In the first preferred embodiment, the base unit 34 is generally circular in shape, and includes a major portion 42 and a minor portion 44. However, it will be understood that the base unit can be any other regular or irregular geometric shape, such as square, rectangular, or triangular, etc. Preferably, the first and second electrical conductors 38 and 40 extend through the minor portion 44 of the base unit 34. The major portion 42 has a flange 42 a that extends upwardly therefrom, thereby defining a mounting channel 46 between the minor portion 44 and the flange 42 a, as shown in FIGS. 2 and 6. The mounting channel 46 is adapted to receive the bottom edge 16 c of the outer cover 16.

The back portion 26 of the housing 12 has front and back sides 26 a and 26 b. A portion of the cord channel 28 b preferably extends longitudinally along the front side 26 a of the back portion 26 of the housing 12. The back portion 26 of the housing 12 also preferably includes apertures 56 a defined therein that correspond to apertures 56 b on the front portion 24 of the housing 12, as shown in FIG. 2. Preferably the housing 12 is comprised of a plastic resin, however it should be understood that the housing can be comprised of other plastics or other rigid materials known in the art.

Preferably, the outer cover 16 is generally cylindrical in shape, with the top 16 a of the cylinder being closed and an opening 16 b being defined at the bottom. However, the shape of the outer cover 16 is not meant to be a limitation on the present invention and it will be understood that the outer cover 16 is shaped to correspond to the base unit 34 and vice versa. For example, if the base unit is square, the outer cover is box shaped. In the first preferred embodiment, the outer cover defines a slot 48 that preferably extends longitudinally from the bottom opening 16 b to the top 16 a. A mounting member 50 spans across slot 48 and extends longitudinally along at least a portion of the slot 48. The mounting member 50 preferably protrudes into the interior 52 of the outer cover 16, as shown in FIG. 2. However, alternatively, it can also protrude outside of the outer cover 16. The slot 48 and the mounting member 50 cooperate to slidably engage the mounting portion 36 of the front portion 24 of the housing 12. In the first preferred embodiment, the outer cover 16 is comprised of a clear or translucent plastic, such as acrylic, polycarbonate or similar clear resins; however, the material of the outer cover 16 is not a limitation of the present invention.

In the first preferred embodiment, the lamp or light emitting device is an electroluminescent sheet 14. Electroluminescent sheets are well known in the art. A typical electroluminescent sheet includes a phosphor sandwiched between two conducting surfaces, at least one of which is transparent or opaque. The two conducting surfaces are electrically connected to a source of electrical energy. As a result of the potential between the two conducting surfaces, the phosphor emits light which is proportional to the strength of the potential and the frequency. It will be appreciated by those skilled in the art that many types and varieties of electroluminescent materials and configurations are known in the art. Any electroluminescent material is within the scope of the present invention. The electroluminescent sheet 14 preferably includes electrical contacts 62 a and 62 b that are electrically connected to the two conducting surfaces, and are adapted for engagement with the second ends 38 b and 40 b of the electrical conductors 38 and 40, as shown in FIG. 9. The electroluminescent sheet 14 is preferably flexible, and can thereby be positioned and held in the interior 52 of the outer cover 16 such that the outer surface of the electroluminescent sheet 14 is adjacent the inside surface of the outer cover 16. The electroluminescent sheet 14 can also include a protective layer 14 a affixed thereto. It will be understood that the electroluminescent material used does not have to be in the form of a sheet, for example, a plurality of electroluminescent fibers can be used.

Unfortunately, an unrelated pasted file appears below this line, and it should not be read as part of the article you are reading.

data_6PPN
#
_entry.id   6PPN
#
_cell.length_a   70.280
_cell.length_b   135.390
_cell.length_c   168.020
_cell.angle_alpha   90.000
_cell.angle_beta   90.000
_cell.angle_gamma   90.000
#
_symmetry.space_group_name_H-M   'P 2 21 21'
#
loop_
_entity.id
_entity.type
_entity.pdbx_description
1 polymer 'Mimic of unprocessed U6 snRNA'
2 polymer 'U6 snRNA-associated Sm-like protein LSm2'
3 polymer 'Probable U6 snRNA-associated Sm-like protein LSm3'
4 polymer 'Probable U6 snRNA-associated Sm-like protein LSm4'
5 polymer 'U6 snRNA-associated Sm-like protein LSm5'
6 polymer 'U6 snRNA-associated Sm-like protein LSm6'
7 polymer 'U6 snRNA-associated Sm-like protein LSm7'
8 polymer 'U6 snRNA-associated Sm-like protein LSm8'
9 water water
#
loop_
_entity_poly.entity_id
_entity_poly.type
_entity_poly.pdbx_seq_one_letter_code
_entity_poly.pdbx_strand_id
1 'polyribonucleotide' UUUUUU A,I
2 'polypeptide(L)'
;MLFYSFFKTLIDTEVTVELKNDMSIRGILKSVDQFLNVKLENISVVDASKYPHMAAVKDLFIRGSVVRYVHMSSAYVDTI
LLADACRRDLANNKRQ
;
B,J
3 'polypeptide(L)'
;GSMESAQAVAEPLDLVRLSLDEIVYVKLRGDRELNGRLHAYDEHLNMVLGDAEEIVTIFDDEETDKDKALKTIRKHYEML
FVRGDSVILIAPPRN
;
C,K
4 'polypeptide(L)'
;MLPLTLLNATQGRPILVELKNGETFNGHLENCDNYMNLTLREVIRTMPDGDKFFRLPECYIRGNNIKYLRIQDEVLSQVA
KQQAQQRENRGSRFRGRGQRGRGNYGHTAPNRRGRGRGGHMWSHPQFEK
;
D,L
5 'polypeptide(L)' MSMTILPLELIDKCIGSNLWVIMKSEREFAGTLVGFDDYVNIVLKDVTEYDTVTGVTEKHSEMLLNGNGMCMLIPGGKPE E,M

In the first preferred embodiment, the assembly 10 further includes a switching circuit. Preferably, the switching circuit is a light sensor switching circuit that includes a photocell sensor 64 or the like, as shown in FIG. 11. In the first preferred embodiment, the photocell sensor 64 is located on the bottom of the base unit 34, as shown in FIG. 4B, however, the photocell sensor 64 can be located on the housing 12 as desired. Alternatively, the sensor 64 can be remote from the assembly 10.

Switching circuits are well known in the art, and the switching circuit employed is not a limitation of the present invention. FIG. 11 illustrates a typical photocell circuit including a resistor R1, CDS R2 (photocell), capacitor C1, trigger diode D1 and a triac Q. The values of the various switching circuit components are subject to the design considerations of the lighting device, including the type of lighting element used.

As shown in FIG. 10, in an alternative embodiment, the switching circuit can include a manual switch 66, instead of the photocell sensor 64.

In another alternative embodiment, the light assembly 10 can omit the switching circuit. In this embodiment, the light element is always energized as long as the electrical cord to which the light assembly 10 is attached is plugged in to an electrical outlet 9.